Is it true aston villa were a catholic team and birmingham city fc were protestant. Much the same as rangers and celtic are today

Both clubs owed their origins to religious organizations but the divide which existed in Rangers and Celtic didn't prevail between Aston Villa and Birmingham City.

Club folklore has it that a group of young members of the Villa Cross Wesleyan Chapel Cricket Team established the Aston Villa Football Club in 1874.

And like so many football clubs that started around the late 19th century, Birmingham City's origins lie in the church. Formerly called as Small Heath Alliance, the team was formed in 1875, by a bunch of cricketers from the Holy Church in Bordesley Green.

A game between Aston Villa and Birmingham City assumes the identity of a class war, rather than a religious tension. Both teams are based in Birmingham but City's fans identify themselves as blue collar working class - gritty and hardworking - versus the bourgeois suburban villa fans.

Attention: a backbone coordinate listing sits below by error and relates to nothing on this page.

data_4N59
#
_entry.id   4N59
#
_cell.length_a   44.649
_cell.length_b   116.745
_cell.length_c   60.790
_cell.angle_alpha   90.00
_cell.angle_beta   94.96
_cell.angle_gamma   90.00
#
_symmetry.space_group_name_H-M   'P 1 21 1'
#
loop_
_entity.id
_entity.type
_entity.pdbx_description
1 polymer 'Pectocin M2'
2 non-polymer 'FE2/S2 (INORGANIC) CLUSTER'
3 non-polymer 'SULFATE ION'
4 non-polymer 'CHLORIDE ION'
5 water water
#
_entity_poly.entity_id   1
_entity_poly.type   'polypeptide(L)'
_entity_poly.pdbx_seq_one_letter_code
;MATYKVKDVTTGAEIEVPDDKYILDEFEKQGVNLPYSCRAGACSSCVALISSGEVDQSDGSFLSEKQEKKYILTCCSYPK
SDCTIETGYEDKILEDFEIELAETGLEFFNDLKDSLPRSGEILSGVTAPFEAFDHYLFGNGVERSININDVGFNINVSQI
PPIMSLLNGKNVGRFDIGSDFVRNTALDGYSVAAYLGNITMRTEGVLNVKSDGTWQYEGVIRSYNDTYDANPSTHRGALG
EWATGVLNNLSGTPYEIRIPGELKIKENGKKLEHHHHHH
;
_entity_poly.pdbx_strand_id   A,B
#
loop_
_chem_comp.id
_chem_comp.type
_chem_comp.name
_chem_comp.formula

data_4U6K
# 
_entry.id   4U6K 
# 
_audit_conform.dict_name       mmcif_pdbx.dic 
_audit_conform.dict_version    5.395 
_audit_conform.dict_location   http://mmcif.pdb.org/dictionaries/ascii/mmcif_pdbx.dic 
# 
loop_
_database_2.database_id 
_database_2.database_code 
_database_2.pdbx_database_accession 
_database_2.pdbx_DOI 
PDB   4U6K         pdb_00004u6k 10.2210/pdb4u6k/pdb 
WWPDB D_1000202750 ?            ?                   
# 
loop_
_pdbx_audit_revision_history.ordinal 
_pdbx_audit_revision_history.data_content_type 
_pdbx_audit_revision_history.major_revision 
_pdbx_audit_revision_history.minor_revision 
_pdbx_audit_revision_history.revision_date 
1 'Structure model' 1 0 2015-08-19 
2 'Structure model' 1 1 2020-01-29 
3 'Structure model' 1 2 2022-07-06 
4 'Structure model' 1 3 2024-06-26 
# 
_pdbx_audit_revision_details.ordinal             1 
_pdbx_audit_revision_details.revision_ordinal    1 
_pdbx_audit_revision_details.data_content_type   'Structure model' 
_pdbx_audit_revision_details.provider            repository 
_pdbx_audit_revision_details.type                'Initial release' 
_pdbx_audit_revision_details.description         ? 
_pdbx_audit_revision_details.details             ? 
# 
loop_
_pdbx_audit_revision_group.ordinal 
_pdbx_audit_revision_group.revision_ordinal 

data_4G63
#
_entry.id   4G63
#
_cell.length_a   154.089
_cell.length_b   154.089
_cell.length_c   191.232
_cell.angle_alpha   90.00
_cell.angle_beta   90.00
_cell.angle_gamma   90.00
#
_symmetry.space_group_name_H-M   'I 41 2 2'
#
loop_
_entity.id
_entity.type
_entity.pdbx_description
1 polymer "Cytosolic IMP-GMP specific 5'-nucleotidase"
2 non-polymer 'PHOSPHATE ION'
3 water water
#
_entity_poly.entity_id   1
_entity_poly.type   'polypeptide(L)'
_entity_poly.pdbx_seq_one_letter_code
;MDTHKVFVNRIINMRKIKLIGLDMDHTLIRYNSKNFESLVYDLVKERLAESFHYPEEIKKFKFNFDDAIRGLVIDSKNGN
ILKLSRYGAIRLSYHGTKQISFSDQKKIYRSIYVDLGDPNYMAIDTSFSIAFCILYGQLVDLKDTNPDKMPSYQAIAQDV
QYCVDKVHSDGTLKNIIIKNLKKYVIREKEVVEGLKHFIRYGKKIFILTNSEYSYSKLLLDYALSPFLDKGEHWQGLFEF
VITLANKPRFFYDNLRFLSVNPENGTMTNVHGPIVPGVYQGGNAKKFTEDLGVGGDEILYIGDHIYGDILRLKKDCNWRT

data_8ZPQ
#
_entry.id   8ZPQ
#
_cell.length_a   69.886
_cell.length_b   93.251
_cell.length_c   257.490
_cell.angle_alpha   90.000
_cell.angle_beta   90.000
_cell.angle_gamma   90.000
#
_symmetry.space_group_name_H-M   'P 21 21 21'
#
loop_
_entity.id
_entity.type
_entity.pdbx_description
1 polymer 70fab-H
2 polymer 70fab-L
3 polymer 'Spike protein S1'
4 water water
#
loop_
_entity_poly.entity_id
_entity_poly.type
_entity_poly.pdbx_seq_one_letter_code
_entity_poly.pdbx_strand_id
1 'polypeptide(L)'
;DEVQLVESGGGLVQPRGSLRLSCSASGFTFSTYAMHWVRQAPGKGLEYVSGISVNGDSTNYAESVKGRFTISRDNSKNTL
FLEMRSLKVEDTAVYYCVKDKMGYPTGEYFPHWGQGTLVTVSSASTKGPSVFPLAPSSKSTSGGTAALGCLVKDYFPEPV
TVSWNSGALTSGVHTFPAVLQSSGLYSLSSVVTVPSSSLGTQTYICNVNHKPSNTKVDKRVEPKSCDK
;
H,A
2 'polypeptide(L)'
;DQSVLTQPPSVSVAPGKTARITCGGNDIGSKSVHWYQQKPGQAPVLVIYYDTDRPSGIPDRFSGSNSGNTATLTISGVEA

Known as the Second City derby, the rivalry between Birmingham clubs Aston Villa and Birmingham City has seen some major clashes over the years. The two clubs’ first meeting in 1879, when Birmingham City were known as Small Heath Alliance, prompted Villa players to describe City’s then ground as “only suitable for pot-holing”.

However, relations between fans have been relatively civil, even in 1963, when City beat Villa 3-1 on aggregate to take the League Cup that year, despite losing to Villa 4-0 in the League. The cup was City’s first major title.

Check out more of the fiercest derbies in UK football, featured on CheapHolidays.com.

Friday, October 27 2017
Source: http://bit.ly/2hdzHpp

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